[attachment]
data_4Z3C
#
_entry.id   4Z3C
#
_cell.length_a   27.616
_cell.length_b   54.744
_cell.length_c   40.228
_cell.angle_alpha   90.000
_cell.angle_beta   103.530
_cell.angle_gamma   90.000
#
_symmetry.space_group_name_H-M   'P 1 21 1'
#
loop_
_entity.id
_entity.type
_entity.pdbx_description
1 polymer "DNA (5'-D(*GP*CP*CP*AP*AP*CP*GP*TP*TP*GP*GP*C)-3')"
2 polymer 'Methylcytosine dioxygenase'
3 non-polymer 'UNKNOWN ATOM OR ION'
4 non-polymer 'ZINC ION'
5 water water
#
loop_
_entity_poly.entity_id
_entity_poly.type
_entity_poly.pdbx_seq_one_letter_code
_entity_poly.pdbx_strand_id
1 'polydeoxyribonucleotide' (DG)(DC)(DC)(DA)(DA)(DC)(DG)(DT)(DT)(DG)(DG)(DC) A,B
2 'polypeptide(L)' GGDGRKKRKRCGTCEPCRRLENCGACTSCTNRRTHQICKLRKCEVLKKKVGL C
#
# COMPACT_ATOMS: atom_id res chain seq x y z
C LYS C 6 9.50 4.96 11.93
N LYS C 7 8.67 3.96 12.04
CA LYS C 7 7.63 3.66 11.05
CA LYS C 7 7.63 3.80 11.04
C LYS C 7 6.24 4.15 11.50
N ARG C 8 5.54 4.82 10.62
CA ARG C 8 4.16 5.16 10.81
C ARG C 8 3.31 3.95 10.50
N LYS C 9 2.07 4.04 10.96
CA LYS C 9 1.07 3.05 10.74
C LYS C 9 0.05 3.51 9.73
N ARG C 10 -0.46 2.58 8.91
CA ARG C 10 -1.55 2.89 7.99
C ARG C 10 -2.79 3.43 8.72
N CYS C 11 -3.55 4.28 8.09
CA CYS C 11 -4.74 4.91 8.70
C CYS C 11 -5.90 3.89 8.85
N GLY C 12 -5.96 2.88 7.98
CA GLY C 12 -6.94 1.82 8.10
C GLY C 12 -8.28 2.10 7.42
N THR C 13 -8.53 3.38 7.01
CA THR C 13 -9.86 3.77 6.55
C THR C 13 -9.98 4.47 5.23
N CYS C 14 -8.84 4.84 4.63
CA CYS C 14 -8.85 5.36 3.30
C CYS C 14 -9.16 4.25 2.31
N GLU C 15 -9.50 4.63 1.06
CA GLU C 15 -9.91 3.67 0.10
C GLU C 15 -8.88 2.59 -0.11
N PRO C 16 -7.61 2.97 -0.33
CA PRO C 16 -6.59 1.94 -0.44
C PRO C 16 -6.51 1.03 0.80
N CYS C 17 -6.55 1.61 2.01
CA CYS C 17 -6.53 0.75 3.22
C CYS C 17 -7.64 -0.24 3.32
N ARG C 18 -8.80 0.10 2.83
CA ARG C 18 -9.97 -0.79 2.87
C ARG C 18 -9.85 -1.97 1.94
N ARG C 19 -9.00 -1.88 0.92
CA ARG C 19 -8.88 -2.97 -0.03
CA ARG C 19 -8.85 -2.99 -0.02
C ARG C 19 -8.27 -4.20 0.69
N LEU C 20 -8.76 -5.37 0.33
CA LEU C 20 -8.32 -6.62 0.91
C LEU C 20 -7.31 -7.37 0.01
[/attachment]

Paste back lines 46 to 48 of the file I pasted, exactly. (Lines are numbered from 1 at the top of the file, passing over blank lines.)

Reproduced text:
C ARG C 10 -2.79 3.43 8.72
N CYS C 11 -3.55 4.28 8.09
CA CYS C 11 -4.74 4.91 8.70